“It is not easy to cook and eat with all the water around” says Hai Minh – a student living in Nha Be District, Ho Chi Minh City. “I have to be very careful with electronic appliances, as well as my laptop. If the flood lasts long, it is hard to sleep because I’m afraid of an electric fire incident.”
Like many other people living in this economically booming metropolis, Hai is having a difficult time when the city suffers from serious flooding. During the rainy season, the city’s residents are confronted with this phenomenon in many central areas including Nha Be District, District 2, District 7 and District 8. Even without any rain, many houses can become partially-flooded, and the residents are forced to live with a half meter high water level.
HCMC’s growing problem with urban flooding
The Saigon River, running through the city, with its high tides and swelling due to heavy rain, is the direct cause of the flooding. Tide heights have notably increased over the recent years.1 It reached a peak of 1.55 meters in 2010, 1.58 meters in 2011, 1.61 meters in 2012, 1.68 meters in 2013, and 1.70 meters in 2014.2
Approximately 63 percent of Ho Chi Minh City is located at an altitude of less than 1.5 meters above sea level; some areas are even as low as between 0.6 and 0.9 m above sea level. Therefore, if the tide height exceeds 1.5 meters, even without any rain, more than 60% of Ho Chi Minh City is threatened by inundation if flood defenses fail or where they are inadequate, and where the drainage system is insufficient.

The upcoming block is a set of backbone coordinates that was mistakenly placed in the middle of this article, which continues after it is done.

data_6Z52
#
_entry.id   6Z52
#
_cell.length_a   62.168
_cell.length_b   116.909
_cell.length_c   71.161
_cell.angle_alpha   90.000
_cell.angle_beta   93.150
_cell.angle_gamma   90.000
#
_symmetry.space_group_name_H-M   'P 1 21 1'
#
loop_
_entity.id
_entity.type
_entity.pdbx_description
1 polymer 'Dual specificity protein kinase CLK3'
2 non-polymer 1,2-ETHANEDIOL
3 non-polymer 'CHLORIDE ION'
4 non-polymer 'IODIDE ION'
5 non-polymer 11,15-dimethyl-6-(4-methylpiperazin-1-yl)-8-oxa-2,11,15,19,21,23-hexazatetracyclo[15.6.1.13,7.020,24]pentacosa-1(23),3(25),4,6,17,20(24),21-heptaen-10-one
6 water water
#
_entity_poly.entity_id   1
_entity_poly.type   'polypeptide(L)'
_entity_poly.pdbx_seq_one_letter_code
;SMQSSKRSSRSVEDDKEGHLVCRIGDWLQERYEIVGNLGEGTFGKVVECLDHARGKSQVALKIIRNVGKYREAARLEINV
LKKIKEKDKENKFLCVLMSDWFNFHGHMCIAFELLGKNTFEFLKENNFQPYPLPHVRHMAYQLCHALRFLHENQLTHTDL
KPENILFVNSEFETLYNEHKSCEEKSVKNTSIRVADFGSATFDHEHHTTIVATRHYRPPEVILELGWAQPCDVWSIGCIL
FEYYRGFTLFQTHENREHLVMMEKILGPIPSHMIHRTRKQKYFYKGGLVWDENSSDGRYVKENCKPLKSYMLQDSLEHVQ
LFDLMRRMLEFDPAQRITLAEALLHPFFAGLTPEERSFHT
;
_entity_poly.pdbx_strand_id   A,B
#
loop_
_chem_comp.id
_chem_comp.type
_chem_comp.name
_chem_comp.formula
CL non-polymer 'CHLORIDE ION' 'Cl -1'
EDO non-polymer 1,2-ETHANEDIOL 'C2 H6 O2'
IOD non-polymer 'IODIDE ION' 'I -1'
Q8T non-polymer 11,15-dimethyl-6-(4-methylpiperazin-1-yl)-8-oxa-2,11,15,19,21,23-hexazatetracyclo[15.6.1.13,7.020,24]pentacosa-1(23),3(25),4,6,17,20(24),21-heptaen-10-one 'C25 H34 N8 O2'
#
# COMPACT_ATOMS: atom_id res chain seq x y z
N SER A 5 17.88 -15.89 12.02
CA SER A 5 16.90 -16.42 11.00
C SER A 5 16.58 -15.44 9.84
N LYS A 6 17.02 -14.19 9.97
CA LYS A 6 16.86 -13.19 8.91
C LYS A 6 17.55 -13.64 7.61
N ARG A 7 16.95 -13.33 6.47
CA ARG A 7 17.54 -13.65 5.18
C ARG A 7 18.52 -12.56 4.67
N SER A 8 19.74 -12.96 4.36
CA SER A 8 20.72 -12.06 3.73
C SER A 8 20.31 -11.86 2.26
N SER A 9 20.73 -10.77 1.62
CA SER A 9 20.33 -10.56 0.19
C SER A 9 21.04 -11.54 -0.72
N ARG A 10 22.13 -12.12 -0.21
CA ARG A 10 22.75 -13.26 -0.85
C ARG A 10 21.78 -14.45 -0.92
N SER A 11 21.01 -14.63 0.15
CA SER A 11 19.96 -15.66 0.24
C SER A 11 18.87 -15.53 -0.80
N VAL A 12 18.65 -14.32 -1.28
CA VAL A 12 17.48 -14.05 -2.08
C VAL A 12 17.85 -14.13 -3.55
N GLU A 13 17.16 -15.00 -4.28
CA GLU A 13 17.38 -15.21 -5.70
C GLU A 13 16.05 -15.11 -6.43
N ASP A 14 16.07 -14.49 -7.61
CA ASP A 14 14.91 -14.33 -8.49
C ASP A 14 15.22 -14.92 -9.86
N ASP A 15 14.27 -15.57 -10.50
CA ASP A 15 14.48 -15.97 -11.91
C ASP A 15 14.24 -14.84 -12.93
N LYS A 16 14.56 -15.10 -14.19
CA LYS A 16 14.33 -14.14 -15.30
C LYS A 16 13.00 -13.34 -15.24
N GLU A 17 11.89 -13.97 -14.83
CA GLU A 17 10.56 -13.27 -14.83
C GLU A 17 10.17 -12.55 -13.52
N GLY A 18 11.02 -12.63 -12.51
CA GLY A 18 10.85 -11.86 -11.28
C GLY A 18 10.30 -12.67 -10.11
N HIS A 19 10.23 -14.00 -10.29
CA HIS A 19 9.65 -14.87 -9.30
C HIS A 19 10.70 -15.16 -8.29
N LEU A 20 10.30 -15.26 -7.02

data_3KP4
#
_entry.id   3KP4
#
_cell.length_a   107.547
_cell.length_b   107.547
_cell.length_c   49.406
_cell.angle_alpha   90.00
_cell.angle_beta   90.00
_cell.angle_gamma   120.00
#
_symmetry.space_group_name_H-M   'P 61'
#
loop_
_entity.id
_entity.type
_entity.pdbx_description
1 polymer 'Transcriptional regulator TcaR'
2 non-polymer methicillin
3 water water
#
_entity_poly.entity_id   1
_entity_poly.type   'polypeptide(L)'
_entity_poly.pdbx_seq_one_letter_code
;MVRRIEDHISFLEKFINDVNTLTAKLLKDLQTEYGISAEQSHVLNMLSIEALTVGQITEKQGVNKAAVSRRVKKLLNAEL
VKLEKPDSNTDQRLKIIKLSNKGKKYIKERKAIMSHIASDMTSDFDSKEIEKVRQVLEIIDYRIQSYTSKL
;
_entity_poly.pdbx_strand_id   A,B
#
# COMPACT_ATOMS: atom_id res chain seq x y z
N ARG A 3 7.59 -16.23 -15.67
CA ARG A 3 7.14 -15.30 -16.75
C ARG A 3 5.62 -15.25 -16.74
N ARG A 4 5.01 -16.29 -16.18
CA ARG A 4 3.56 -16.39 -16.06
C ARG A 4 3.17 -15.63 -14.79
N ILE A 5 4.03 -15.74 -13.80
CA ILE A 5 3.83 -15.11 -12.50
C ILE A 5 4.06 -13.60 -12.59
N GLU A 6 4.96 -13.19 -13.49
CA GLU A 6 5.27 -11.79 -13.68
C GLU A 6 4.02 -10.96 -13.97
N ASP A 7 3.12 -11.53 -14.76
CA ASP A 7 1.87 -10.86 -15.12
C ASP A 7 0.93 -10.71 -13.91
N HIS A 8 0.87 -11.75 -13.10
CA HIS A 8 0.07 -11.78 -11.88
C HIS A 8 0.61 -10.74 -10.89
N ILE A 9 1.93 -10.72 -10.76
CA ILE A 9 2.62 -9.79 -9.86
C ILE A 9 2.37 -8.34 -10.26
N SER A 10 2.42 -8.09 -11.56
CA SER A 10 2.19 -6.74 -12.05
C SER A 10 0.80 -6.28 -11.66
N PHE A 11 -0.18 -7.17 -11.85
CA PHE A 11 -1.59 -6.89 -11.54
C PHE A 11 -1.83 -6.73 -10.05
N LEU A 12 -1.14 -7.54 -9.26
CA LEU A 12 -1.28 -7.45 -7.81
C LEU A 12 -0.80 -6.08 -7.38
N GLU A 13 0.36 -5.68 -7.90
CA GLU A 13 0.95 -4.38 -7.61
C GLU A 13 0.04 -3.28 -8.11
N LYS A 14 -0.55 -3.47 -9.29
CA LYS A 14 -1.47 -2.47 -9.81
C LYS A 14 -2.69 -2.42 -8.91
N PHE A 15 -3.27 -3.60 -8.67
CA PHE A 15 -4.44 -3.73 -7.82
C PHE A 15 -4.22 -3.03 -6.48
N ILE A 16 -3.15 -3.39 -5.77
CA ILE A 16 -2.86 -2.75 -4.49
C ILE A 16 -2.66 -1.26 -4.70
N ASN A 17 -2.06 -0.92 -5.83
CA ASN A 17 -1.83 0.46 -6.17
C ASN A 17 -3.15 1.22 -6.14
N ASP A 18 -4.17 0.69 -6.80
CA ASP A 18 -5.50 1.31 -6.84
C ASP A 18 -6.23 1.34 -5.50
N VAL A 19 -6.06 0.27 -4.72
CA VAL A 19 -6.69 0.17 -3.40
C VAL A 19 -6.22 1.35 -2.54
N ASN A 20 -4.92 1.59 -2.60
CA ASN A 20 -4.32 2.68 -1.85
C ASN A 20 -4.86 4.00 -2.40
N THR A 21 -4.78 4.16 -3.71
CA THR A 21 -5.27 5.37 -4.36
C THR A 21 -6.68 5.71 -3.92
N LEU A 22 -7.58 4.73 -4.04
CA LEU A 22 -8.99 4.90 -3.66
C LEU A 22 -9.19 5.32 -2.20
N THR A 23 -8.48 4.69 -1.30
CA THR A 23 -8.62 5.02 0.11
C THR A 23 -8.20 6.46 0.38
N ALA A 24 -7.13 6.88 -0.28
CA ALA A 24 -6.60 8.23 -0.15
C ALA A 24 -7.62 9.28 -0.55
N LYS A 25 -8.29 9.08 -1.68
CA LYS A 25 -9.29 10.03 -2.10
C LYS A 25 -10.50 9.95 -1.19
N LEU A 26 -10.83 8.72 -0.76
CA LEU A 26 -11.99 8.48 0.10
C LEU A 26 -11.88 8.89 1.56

The situation, nowadays, is becoming worse with the effects of climate change. According to a report on Ho Chi Minh City adaptation to climate change by the Asian Development Bank, climate change is making tidal flooding more frequent.3 Moreover, sea level rise is really threatening the city: an average rise of 0.5 cm per year would endanger sixty percent of the city by 2050.
Besides, rapid urbanization due to the city’s growing population has resulted in thousands of its water bodies disappearing, which were crucial for flood management. Many lakes, ponds, canals and wetlands have been built over due to the construction of the city’s main transport routes and industrial zones, including 47 canals with a total area of 16.4 ha and also the 7.4 ha Binh Tien lake, which was one of the city’s most important water bodies.4 Despite decimating these earlier flood management systems, no equivalent or effective solution has been put in place to facilitate the city’s drainage. Thus, once water inundates land area, it is then difficult to drain it.
The economic damage at the national level is obvious because areas vulnerable to flooding in Ho Chi Minh City, which is the biggest economic and commercial center of the country, are also areas where there is a high density of skilled labor and manufacturing industry. Furthermore, more and more people are coming to the city looking for jobs. Therefore, the economic effects will be more severe if urban flooding becomes a major impediment to the city’s economic activities.
A challenge to daily life